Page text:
Post submitted by Allison Brickell, HRC Digital Media Intern Bayard Rustin

Bayard Rustin was a major American leader of social rights movements in the United States. As a leading activist of the civil rights movement he helped to challenge racial segregation and promoted nonviolence to achieve goals. Rustin helped organize the Southern Christian Leadership Conference as a way to bolster Martin Luther King, Jr.’s leadership and was influential in organizations like the Congress On Racial Equality and the Student Nonviolent Coordinating Committee.

To avoid attacks from others on what they saw as the “perversion” and “immoral influence” of being gay, he rarely served as a public spokesman for anything and mainly advised other activist leaders. It wasn’t until the 1970s that he became a public advocate for gays and lesbians. At that time he worked as a human rights and election monitor for Freedom House and testified on behalf of New York State’s Gay Rights Bill.

Since September of last year, Atlanta’s Morehouse College has offered a scholarship program named after Rustin. The program will allow 11 freshmen to take courses in community organizing and social justice modeled after the activist leader.

Rustin’s work has been a major influence at HRC. His activism mirrors the work of HRC and reflects a shared philosophy: that social justice is not just a gay issue or a race issue, it is simply a human issue.

Below is the article from HRC’s Equality Magazine Spring 2012 issue covering Bayard Rustin.

If you don’t know him, now’s the perfect time to get acquainted. This year marks the 100th birthday of Bayard Rustin, one of the country’s most influential — and most overlooked — civil rights strategists. He was a Quaker, African American and gay.

Rustin planned and directed the March on Washington in 1963. But his legacy goes even beyond that. Not only did Rustin school a young Martin Luther King Jr. in nonviolence and give him his first national platform, but he also fought for women, workers and the economically disadvantaged. He worked to integrate buses and schools. He spoke out against the mistreatment of prisoners. He had a vital role, in fact, in making direct action — rallies, marches, sit-ins, strikes and more — the common tactic it is today.

But Rustin also made a conscious effort to stay behind the scenes. Being openly gay in the ’40s, ’50s and ’60s was not easy. Homophobia was rife everywhere. He was silenced, threatened, arrested, beaten, imprisoned and fired from key leadership positions because he was honest about who he was.

Now, Rustin’s life is available in his own words. More than 150 of his letters have been released in a new book, I Must Resist: Bayard Rustin’s Life in Letters. The book, edited by historian Michael G. Long, includes letters from private collections that were previously unavailable. The letters give a window into the smarts, spirit and charisma of Rustin and his ability to lead, as well as a look at the conversations among the top civil rights leaders of his time, noted Long, who spoke recently at a Washington forum attended by Rustin’s longtime partner, Walter Naegle, the executor of his estate, and several early activist colleagues of Rustin. Other letters show Rustin’s love of the good life — music, art, books and friends — and his desire to share them with others.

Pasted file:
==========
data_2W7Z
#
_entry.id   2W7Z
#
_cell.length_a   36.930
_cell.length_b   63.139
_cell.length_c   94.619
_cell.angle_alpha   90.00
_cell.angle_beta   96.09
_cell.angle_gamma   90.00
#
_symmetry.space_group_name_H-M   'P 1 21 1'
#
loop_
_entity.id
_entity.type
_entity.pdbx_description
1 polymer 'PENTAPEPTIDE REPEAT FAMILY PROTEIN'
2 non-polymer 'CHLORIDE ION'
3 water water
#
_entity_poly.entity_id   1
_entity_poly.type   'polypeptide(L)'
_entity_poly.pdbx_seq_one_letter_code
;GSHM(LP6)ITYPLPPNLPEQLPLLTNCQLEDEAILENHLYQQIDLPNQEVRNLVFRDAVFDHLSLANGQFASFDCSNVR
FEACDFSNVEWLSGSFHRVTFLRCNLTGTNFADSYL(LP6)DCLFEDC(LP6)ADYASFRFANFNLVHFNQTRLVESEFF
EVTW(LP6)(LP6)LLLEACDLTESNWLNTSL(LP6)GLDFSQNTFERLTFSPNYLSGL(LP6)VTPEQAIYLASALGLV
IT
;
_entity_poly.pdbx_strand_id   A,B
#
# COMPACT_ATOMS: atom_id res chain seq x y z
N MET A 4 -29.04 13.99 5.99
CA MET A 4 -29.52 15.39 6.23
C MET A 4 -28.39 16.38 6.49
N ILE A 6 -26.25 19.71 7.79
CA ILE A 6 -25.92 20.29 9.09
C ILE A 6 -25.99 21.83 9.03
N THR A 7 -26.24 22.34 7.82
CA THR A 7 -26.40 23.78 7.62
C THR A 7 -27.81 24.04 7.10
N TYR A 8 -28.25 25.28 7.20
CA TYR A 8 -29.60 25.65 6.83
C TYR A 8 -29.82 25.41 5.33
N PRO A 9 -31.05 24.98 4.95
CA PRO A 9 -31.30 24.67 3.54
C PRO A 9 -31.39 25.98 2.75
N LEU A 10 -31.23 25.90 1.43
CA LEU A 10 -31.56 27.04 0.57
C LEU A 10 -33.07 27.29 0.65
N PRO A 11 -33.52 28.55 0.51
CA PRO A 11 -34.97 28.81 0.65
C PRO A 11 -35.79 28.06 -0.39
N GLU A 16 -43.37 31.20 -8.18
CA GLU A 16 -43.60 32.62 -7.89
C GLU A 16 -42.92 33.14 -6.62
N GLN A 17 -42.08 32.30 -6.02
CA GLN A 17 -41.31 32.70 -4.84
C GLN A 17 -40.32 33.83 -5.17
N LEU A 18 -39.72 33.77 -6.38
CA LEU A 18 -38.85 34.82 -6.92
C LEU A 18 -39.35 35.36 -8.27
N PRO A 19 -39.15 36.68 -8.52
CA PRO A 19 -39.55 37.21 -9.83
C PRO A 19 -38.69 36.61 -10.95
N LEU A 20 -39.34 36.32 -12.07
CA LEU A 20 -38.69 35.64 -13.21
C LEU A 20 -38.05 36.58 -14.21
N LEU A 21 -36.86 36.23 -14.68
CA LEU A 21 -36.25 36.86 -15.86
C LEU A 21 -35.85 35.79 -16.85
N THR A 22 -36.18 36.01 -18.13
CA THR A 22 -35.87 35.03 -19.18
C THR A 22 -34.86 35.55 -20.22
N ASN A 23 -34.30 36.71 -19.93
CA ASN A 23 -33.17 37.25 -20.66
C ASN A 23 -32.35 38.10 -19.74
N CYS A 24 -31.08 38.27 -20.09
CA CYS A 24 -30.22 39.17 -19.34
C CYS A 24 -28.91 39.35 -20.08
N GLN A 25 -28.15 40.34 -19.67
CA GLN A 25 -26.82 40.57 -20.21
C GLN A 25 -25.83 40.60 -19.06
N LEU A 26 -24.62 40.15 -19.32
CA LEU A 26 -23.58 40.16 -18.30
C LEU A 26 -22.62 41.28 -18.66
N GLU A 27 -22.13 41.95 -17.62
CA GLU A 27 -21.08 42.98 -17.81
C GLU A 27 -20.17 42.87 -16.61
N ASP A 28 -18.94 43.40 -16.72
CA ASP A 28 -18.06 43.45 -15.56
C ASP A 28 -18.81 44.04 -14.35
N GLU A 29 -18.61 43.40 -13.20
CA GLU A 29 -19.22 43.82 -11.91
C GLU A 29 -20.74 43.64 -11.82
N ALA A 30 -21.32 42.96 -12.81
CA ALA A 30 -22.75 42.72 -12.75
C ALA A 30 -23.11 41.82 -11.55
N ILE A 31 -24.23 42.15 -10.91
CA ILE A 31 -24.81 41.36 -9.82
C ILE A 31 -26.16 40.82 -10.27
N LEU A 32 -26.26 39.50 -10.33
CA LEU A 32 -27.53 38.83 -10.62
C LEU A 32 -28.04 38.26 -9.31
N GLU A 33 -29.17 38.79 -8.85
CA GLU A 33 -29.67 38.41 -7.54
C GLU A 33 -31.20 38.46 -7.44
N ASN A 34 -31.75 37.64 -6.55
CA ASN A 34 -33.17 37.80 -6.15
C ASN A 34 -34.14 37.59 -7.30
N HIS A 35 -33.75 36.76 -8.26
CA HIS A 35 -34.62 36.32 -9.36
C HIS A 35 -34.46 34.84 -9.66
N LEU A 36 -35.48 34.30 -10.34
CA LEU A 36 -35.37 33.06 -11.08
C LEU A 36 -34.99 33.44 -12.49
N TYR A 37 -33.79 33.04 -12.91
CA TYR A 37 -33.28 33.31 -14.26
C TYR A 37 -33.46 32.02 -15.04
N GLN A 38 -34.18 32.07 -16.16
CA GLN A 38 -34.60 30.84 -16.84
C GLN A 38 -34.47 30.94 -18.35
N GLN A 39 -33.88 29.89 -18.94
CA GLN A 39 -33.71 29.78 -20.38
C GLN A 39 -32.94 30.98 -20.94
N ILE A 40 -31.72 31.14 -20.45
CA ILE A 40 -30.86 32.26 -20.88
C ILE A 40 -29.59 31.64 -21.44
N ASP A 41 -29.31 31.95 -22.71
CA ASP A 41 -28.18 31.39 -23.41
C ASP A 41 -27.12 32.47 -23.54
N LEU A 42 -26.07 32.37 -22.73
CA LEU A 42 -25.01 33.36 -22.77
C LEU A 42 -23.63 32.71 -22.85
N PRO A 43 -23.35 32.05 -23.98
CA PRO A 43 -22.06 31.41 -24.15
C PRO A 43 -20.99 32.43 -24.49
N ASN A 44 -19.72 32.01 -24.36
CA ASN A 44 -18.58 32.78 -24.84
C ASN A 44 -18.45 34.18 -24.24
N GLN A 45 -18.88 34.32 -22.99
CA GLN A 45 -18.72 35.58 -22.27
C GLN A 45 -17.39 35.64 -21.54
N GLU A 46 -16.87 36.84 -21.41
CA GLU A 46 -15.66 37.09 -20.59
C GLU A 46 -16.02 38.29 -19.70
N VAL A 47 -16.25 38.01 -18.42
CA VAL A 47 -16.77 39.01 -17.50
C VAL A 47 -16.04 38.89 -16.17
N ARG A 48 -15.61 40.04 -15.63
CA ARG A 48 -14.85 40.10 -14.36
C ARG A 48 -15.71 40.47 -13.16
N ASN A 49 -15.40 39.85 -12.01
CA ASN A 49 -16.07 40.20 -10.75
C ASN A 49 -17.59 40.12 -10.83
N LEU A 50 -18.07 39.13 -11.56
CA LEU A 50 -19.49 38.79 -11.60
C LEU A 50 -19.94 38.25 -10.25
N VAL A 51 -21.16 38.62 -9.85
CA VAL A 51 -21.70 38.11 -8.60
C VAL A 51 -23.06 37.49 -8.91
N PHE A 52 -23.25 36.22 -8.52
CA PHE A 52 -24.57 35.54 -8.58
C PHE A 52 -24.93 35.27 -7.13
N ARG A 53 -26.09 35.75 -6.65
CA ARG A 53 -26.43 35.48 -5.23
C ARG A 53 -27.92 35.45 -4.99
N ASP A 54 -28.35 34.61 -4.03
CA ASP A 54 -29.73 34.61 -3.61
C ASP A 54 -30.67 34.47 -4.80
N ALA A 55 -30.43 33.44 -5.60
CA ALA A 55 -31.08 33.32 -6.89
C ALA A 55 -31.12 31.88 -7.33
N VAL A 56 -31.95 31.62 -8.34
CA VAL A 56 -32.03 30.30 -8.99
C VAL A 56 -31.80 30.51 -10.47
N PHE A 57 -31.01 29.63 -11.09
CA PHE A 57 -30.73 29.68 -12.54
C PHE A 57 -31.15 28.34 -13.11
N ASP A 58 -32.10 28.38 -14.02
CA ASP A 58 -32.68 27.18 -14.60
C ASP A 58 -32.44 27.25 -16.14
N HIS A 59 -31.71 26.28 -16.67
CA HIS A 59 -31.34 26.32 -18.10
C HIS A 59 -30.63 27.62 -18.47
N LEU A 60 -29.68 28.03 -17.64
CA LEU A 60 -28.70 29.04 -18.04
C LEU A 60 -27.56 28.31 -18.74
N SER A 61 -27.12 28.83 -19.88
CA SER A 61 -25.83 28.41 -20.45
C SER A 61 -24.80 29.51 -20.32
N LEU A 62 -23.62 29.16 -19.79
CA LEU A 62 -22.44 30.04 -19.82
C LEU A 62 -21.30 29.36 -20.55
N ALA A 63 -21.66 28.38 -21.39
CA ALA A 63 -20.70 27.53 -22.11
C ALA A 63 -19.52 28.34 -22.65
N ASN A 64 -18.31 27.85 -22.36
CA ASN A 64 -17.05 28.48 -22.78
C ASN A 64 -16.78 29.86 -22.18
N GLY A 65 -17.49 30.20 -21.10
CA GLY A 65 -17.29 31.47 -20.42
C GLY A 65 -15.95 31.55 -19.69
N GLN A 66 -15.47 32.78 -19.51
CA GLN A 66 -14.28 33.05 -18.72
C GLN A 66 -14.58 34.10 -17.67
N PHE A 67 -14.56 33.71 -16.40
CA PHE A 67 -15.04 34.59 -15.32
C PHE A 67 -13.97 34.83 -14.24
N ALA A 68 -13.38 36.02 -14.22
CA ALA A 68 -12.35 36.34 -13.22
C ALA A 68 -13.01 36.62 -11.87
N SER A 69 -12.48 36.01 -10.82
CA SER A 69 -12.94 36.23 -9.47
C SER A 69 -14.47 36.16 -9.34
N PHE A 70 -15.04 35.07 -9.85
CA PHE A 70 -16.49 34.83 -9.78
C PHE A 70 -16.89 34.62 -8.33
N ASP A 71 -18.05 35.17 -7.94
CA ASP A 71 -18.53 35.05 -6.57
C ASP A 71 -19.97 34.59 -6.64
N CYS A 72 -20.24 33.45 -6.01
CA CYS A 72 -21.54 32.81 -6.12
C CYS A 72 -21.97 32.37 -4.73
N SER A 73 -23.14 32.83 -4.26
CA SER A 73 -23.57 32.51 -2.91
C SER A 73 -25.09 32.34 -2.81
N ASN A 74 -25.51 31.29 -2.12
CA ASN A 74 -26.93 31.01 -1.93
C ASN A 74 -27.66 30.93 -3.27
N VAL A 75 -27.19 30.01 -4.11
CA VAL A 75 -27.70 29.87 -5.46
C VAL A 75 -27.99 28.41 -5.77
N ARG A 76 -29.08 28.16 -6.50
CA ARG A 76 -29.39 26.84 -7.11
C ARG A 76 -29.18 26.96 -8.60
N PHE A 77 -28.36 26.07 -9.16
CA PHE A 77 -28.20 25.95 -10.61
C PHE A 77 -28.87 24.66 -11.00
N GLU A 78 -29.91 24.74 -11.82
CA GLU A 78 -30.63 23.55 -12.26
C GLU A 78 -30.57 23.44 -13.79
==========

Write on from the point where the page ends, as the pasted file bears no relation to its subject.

Born March 17, 1912, in West Chester, Pa., Rustin was raised by his maternal grandparents in the Quaker tradition, with its rich history of resistance and non-violence. After exceling in school and sports — and organizing  fellow athletes at his high school to protest segregated accommodations on out-of-town trips — Rustin soon moved to Harlem, and his politics and protest began in earnest.

One of Rustin’s early letters, dated March 30, 1944, when he was 31, is to the warden of a Kentucky prison. It discusses racial injustice at the facility, and ways to curb it. It was, as Long said, “a daring move for a young black man in a southern prison.” In a 1947 letter, to the head of the North California Electric Bureau, Rustin criticizes the facility for using racist advertising. And in 1957, he writes to King, insisting that the civil rights movement express themes of spirituality and nonviolence. Other letters are to Davis Platt, an early boyfriend.

Rustin has been an inspiration to activists who do already know him, said Mandy Carter, who is based in North Carolina and coordinates the Bayard Rustin Commemoration education campaign.

His concept of the ‘power of one,’ of how each person can make a difference, greatly influenced her, said Carter, a co-founder of National Black Justice Coalition, a national black LGBT civil rights group and ally of the Human Rights Campaign.

Certainly, Rustin’s legacy is continuing. The recent marriage equality win in Maryland was possible, thanks in no small part to lessons learned from Rustin and his “brand of inclusive social activism,” according to an op-ed by HRC and the Leadership Council on Civil Rights celebrating Rustin’s life and work.

The victory “sent a clear message that social justice wasn’t a gay issue, or a black issue, or a woman’s issue: Rather we can and must continue to work together so that all members of our society achieve the rights, dignity and respect they deserve,” it said.


HRC’s Equality Magazine is the largest-circulation LGBT magazine in the country and features in-depth interviews and coverage of policies and social changes that impact the LGBT community. Earlier issues can be found online here.

Filed under: Coming Out

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